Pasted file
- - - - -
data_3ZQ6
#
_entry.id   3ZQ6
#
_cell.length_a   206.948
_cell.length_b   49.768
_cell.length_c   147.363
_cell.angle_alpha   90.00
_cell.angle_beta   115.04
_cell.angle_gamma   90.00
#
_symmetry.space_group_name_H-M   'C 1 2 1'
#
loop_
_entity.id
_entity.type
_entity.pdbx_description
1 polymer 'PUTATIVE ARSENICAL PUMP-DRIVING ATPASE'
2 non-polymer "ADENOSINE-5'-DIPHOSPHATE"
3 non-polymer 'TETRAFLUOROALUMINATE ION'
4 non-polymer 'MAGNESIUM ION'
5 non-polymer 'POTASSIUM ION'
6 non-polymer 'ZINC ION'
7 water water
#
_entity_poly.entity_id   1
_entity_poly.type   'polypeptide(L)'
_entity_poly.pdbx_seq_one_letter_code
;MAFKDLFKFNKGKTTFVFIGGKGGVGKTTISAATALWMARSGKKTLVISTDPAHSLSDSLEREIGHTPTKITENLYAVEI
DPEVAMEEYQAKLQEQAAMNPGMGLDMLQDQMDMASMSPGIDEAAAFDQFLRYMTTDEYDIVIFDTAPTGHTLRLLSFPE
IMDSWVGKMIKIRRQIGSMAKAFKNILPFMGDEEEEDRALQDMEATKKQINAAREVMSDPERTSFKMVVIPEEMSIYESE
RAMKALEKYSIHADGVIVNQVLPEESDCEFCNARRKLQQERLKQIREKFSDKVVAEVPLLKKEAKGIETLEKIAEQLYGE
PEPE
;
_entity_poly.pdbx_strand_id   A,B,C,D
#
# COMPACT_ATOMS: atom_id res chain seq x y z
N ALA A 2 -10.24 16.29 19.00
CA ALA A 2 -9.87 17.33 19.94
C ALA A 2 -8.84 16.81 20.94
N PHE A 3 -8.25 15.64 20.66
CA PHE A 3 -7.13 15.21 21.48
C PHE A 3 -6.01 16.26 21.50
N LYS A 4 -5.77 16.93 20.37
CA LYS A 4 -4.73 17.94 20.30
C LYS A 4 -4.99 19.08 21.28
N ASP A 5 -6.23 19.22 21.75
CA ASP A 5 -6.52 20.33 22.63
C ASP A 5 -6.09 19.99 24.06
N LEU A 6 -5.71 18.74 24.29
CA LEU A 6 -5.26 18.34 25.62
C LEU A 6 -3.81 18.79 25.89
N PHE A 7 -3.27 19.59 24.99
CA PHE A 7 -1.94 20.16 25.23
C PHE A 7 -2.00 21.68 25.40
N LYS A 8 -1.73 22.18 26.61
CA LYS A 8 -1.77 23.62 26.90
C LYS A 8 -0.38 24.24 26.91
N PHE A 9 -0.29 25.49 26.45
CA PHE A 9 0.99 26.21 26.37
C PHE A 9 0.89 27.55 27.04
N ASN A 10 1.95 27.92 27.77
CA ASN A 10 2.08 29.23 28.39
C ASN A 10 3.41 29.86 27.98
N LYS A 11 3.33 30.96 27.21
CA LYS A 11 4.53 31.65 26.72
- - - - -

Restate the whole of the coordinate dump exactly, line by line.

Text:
data_3ZQ6
#
_entry.id   3ZQ6
#
_cell.length_a   206.948
_cell.length_b   49.768
_cell.length_c   147.363
_cell.angle_alpha   90.00
_cell.angle_beta   115.04
_cell.angle_gamma   90.00
#
_symmetry.space_group_name_H-M   'C 1 2 1'
#
loop_
_entity.id
_entity.type
_entity.pdbx_description
1 polymer 'PUTATIVE ARSENICAL PUMP-DRIVING ATPASE'
2 non-polymer "ADENOSINE-5'-DIPHOSPHATE"
3 non-polymer 'TETRAFLUOROALUMINATE ION'
4 non-polymer 'MAGNESIUM ION'
5 non-polymer 'POTASSIUM ION'
6 non-polymer 'ZINC ION'
7 water water
#
_entity_poly.entity_id   1
_entity_poly.type   'polypeptide(L)'
_entity_poly.pdbx_seq_one_letter_code
;MAFKDLFKFNKGKTTFVFIGGKGGVGKTTISAATALWMARSGKKTLVISTDPAHSLSDSLEREIGHTPTKITENLYAVEI
DPEVAMEEYQAKLQEQAAMNPGMGLDMLQDQMDMASMSPGIDEAAAFDQFLRYMTTDEYDIVIFDTAPTGHTLRLLSFPE
IMDSWVGKMIKIRRQIGSMAKAFKNILPFMGDEEEEDRALQDMEATKKQINAAREVMSDPERTSFKMVVIPEEMSIYESE
RAMKALEKYSIHADGVIVNQVLPEESDCEFCNARRKLQQERLKQIREKFSDKVVAEVPLLKKEAKGIETLEKIAEQLYGE
PEPE
;
_entity_poly.pdbx_strand_id   A,B,C,D
#
# COMPACT_ATOMS: atom_id res chain seq x y z
N ALA A 2 -10.24 16.29 19.00
CA ALA A 2 -9.87 17.33 19.94
C ALA A 2 -8.84 16.81 20.94
N PHE A 3 -8.25 15.64 20.66
CA PHE A 3 -7.13 15.21 21.48
C PHE A 3 -6.01 16.26 21.50
N LYS A 4 -5.77 16.93 20.37
CA LYS A 4 -4.73 17.94 20.30
C LYS A 4 -4.99 19.08 21.28
N ASP A 5 -6.23 19.22 21.75
CA ASP A 5 -6.52 20.33 22.63
C ASP A 5 -6.09 19.99 24.06
N LEU A 6 -5.71 18.74 24.29
CA LEU A 6 -5.26 18.34 25.62
C LEU A 6 -3.81 18.79 25.89
N PHE A 7 -3.27 19.59 24.99
CA PHE A 7 -1.94 20.16 25.23
C PHE A 7 -2.00 21.68 25.40
N LYS A 8 -1.73 22.18 26.61
CA LYS A 8 -1.77 23.62 26.90
C LYS A 8 -0.38 24.24 26.91
N PHE A 9 -0.29 25.49 26.45
CA PHE A 9 0.99 26.21 26.37
C PHE A 9 0.89 27.55 27.04
N ASN A 10 1.95 27.92 27.77
CA ASN A 10 2.08 29.23 28.39
C ASN A 10 3.41 29.86 27.98
N LYS A 11 3.33 30.96 27.21
CA LYS A 11 4.53 31.65 26.72